Despite the difficult production environment, the total gross farm-gate value for the agricultural industry was $6.1 billion in 2011, up by more then 10 percent from the previous year. Plant enterprises experienced the largest increase – with farmgate values increasing from $3.3 billion in 2010 to $3.8 billion in 2011, a 17 percent increase. Stronger commodity prices and larger acreage for many commodities helped to offset any yield reductions that resulted from drought conditions. In fact, due to increased irrigation and optimal harvest conditions, the majority of the plant enterprises reported yields for 2011 that were at or above the 2010 levels. The only major plant enterprises that had significant yield reductions or declines in total production in 2011 were hay, corn, soybeans and grain sorghum. In each instance, however, increased acreage in 2011 offset the adverse effects from reduced yield on gross farm-gate value. Of the plant enterprises, only rice and forestry had significant gross farm-gate reductions from 2010. The reduction in rice was primarily a function of significantly lower acreage planted in 2011, while the reduction in forestry was a function of lower production in response to continued pressure on prices related to the slowdown in the economy.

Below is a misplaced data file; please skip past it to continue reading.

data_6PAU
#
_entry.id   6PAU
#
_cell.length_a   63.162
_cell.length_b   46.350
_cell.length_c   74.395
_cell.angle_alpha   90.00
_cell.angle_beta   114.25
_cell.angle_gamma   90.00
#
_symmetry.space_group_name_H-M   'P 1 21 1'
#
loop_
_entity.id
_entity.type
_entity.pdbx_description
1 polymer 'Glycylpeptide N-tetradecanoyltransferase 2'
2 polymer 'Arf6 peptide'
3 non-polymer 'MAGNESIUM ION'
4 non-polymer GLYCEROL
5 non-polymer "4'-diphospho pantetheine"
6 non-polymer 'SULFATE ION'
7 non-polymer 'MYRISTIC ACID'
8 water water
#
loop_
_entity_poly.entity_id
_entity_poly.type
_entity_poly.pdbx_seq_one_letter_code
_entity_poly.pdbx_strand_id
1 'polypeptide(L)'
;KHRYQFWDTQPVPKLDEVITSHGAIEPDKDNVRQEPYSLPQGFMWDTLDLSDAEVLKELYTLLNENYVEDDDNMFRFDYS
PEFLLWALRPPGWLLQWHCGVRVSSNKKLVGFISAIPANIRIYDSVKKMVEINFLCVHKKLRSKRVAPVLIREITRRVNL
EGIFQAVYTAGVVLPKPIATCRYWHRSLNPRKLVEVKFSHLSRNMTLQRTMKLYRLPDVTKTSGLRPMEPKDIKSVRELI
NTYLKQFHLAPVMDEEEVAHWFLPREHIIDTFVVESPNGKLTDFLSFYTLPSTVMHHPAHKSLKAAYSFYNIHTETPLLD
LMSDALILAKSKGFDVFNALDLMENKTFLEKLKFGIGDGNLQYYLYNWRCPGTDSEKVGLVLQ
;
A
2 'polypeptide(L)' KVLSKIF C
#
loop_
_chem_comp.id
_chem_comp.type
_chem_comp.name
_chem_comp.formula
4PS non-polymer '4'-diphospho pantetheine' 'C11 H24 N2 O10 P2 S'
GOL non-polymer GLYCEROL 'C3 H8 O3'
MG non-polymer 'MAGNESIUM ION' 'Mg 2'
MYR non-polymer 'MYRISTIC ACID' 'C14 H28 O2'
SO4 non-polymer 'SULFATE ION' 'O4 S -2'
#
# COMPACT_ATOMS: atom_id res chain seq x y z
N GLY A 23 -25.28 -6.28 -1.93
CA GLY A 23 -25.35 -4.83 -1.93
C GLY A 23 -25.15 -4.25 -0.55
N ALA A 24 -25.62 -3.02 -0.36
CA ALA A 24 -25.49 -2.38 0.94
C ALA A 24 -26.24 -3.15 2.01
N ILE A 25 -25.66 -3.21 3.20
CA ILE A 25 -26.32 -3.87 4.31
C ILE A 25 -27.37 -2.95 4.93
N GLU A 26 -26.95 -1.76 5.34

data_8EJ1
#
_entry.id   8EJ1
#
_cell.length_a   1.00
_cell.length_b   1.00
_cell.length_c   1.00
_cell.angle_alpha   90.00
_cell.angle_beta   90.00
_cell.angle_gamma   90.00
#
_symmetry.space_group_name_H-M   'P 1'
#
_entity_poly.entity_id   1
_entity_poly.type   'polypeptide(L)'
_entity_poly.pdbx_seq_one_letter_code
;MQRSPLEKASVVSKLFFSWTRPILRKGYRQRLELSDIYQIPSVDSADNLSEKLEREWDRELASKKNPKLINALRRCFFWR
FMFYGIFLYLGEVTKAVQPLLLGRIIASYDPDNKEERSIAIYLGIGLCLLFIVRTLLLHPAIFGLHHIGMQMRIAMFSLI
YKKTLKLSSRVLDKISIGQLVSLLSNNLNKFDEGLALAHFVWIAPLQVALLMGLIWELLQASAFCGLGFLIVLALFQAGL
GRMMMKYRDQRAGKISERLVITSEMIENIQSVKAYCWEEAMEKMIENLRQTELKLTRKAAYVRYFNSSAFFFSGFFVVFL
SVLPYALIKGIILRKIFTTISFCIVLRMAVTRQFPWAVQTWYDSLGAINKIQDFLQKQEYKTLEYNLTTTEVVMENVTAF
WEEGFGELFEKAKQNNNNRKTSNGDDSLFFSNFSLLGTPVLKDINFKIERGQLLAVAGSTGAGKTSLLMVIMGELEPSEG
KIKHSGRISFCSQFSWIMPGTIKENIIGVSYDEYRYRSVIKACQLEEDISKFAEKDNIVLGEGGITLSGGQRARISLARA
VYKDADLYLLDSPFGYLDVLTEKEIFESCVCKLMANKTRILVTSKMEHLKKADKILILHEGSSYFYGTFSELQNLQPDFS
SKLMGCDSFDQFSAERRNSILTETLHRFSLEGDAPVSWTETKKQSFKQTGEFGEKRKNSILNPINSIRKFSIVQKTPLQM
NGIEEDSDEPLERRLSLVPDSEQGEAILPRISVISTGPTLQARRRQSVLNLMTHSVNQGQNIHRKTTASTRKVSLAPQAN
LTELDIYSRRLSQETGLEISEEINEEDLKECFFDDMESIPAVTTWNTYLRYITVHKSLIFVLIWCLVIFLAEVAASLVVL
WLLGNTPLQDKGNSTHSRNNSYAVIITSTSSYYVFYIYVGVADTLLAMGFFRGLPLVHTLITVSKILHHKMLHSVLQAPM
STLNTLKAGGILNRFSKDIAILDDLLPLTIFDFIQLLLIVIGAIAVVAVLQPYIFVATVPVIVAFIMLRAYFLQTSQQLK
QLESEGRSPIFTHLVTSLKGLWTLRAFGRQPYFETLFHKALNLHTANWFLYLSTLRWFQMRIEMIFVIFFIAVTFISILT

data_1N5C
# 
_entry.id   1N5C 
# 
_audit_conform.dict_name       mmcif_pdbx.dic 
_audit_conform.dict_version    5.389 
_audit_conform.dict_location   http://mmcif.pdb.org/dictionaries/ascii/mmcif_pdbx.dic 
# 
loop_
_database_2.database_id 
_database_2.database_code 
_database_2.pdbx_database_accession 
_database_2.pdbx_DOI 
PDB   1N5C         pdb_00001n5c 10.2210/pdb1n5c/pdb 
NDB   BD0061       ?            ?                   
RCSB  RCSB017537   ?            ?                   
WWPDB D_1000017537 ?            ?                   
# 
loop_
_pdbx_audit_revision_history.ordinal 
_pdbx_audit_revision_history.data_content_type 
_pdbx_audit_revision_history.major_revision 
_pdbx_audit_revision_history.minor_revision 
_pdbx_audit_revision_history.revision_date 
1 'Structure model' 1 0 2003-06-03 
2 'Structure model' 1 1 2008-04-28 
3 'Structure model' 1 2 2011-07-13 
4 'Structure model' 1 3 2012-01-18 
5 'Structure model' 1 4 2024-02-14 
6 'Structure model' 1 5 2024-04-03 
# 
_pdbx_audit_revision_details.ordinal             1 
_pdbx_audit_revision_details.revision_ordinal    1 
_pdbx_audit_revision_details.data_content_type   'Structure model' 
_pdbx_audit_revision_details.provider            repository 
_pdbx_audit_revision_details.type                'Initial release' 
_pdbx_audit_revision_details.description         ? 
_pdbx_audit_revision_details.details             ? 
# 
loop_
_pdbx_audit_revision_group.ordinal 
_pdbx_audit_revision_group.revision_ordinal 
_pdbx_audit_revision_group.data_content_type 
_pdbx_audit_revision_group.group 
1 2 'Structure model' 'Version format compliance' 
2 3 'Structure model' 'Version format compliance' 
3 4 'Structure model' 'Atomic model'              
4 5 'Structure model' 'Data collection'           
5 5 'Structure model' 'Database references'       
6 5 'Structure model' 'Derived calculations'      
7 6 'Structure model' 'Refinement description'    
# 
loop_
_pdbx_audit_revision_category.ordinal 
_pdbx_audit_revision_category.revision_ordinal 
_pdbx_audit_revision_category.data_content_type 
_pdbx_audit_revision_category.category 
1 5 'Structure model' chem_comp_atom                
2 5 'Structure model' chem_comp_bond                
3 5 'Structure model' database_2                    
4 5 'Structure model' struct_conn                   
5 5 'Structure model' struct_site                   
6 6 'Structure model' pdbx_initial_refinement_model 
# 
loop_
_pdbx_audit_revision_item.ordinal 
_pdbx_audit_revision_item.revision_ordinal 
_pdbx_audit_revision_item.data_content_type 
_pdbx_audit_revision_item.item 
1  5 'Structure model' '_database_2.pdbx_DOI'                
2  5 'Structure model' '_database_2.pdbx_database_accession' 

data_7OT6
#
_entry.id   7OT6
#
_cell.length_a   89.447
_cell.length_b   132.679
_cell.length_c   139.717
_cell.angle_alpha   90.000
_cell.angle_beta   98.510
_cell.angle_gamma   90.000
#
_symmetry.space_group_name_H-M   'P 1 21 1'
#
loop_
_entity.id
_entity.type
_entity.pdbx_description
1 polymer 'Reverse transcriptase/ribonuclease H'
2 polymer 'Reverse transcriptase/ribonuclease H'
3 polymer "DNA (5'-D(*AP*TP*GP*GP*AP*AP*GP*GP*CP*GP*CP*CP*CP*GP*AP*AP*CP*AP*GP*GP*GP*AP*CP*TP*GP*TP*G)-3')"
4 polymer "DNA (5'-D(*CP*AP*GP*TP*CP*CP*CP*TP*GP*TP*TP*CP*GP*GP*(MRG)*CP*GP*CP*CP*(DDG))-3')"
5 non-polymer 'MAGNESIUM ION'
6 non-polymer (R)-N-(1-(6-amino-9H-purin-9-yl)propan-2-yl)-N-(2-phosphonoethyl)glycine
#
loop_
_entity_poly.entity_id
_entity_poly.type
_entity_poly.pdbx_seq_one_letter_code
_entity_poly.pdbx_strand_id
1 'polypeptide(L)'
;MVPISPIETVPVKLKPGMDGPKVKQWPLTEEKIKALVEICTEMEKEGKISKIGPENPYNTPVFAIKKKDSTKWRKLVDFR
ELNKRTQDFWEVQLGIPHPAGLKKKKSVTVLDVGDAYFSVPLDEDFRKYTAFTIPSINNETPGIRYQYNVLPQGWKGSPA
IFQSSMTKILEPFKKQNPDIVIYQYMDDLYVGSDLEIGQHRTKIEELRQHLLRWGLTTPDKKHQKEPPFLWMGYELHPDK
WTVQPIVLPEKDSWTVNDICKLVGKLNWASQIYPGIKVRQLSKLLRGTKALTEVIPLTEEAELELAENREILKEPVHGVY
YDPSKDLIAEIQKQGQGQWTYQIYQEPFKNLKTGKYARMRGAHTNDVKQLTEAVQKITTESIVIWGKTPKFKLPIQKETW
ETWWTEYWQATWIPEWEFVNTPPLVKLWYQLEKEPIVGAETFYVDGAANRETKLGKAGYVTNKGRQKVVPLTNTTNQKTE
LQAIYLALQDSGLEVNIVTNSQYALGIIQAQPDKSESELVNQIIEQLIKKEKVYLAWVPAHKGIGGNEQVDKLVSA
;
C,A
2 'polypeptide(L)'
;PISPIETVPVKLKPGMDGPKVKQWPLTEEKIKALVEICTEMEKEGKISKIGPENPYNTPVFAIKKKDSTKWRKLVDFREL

The gross farm-gate values of both the animal enterprises and fisheries and wildlife enterprises were mostly unchanged in 2011, with each experiencing less than a 1 percent change from 2010 values. Increases in beef cattle and dairy were mostly offset by decreases in horses and poultry. So animal enterprises were up less than 1 percent to $1.69 billion in 2011. Increased cattle sales due to drought conditions and significantly sharper prices for cattle and milk helped pushed gross farm gate value for both above 2010 levels. Reductions in total poultry production in response to slightly weaker prices in 2011 left poultry’s gross farm value slightly lower than 2010 levels. For fisheries and wildlife commodities, reductions in marine fisheries based on lower landings helped to offset the continued expansion of the aquaculture sector and, in particular, crawfish production. The total gross farm-gate value for the fisheries and wildlife enterprises was reported at $569 million, down less than 1 percent from the previous year.